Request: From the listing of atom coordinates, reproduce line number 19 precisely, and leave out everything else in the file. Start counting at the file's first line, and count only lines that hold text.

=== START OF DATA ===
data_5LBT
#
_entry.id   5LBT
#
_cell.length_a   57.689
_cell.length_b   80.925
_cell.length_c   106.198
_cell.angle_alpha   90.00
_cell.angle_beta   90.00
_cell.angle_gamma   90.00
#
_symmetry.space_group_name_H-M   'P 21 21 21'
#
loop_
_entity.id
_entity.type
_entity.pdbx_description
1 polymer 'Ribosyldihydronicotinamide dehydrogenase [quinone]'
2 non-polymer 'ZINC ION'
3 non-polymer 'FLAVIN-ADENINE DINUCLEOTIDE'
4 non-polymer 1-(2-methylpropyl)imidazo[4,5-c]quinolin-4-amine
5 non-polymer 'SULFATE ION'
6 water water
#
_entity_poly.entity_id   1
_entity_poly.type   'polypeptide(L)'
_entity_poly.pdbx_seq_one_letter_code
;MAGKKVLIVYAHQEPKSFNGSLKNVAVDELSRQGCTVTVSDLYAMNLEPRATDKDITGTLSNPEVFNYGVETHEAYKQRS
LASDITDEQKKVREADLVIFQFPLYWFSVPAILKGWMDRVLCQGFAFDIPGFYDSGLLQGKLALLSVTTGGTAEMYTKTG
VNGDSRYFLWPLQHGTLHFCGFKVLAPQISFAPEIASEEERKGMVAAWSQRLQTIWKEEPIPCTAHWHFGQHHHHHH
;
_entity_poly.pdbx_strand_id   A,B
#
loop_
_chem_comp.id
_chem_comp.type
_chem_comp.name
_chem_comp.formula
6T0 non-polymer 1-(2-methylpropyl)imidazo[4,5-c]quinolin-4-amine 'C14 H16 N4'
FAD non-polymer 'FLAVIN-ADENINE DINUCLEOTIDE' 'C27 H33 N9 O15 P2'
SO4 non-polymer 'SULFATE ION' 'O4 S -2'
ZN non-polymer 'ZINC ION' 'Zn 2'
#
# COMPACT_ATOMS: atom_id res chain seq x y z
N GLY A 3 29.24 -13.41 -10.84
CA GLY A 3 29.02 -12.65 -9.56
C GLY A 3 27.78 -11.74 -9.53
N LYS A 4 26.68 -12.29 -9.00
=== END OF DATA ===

2 non-polymer 'ZINC ION'